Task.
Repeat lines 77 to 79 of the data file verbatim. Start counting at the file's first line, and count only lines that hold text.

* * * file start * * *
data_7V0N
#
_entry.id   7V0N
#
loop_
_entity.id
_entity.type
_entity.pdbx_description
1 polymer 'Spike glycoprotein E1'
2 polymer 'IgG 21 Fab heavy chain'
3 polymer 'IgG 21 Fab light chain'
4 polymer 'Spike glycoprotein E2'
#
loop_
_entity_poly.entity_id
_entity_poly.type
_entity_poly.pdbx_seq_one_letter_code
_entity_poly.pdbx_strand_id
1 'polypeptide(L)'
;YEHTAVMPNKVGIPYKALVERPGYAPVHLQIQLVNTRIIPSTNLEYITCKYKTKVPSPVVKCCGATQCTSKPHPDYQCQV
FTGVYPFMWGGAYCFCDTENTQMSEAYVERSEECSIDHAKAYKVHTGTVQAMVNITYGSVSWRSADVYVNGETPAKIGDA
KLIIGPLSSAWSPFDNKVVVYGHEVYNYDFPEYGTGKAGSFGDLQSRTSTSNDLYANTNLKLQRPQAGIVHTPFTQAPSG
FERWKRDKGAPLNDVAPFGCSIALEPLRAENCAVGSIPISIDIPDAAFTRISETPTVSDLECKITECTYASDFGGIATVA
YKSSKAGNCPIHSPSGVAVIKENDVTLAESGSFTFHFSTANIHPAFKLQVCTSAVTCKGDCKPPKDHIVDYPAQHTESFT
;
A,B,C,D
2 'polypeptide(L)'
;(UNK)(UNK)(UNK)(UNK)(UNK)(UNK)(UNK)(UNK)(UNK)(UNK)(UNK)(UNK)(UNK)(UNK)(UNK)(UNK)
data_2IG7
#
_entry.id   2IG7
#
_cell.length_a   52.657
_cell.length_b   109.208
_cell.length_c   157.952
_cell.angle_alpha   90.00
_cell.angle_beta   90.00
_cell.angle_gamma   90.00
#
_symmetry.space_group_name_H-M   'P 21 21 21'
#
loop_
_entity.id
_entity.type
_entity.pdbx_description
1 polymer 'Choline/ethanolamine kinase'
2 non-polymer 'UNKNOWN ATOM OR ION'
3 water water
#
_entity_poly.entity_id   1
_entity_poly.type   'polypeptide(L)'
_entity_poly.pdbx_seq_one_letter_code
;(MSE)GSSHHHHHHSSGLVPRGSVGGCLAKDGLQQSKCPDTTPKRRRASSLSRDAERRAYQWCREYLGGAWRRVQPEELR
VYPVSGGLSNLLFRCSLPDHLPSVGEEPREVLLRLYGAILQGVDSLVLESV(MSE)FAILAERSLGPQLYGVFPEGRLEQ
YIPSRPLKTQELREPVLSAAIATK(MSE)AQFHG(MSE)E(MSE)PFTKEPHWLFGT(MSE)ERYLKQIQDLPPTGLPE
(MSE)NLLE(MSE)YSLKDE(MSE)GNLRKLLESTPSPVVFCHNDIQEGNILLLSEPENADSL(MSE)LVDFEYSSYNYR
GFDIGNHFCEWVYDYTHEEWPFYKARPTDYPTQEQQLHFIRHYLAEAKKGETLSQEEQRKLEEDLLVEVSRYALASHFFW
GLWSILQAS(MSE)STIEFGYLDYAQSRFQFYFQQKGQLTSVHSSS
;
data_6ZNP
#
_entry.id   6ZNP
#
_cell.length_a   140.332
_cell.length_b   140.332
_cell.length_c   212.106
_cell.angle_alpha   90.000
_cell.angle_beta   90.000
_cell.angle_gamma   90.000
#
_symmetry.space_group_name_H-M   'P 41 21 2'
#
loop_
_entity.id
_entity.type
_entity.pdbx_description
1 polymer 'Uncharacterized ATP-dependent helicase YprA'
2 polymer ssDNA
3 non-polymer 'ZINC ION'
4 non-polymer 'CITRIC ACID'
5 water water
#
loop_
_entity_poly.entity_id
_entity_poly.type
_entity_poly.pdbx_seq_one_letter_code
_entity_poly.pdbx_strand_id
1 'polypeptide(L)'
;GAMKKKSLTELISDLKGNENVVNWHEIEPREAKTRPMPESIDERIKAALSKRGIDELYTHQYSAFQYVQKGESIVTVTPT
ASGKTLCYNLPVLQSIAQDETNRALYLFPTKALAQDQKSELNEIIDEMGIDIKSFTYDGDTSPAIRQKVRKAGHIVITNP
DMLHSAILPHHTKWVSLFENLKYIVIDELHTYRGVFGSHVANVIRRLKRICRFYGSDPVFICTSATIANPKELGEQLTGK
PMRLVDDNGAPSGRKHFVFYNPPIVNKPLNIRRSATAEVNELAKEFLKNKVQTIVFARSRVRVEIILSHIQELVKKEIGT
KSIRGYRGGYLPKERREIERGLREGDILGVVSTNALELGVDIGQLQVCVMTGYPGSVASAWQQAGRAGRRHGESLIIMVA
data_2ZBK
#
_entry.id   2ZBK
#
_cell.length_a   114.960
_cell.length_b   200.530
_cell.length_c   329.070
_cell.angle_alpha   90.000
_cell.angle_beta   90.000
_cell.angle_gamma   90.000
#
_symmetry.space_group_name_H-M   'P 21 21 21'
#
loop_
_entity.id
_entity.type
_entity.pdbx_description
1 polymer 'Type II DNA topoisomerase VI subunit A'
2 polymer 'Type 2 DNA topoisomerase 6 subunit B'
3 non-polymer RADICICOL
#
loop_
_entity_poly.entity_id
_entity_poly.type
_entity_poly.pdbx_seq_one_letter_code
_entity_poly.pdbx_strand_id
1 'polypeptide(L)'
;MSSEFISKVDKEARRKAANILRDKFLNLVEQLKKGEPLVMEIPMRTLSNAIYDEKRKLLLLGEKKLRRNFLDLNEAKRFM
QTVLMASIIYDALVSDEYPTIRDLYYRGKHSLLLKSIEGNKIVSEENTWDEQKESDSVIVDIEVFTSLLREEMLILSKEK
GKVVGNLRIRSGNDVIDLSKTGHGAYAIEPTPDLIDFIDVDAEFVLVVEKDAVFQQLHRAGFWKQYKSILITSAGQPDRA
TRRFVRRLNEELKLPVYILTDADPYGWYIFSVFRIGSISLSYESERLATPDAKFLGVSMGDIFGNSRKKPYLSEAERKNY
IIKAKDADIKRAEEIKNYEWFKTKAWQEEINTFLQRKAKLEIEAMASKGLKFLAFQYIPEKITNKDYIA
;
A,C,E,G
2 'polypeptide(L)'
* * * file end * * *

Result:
1 polymer 'Uncharacterized ATP-dependent helicase YprA'
2 polymer ssDNA
3 non-polymer 'ZINC ION'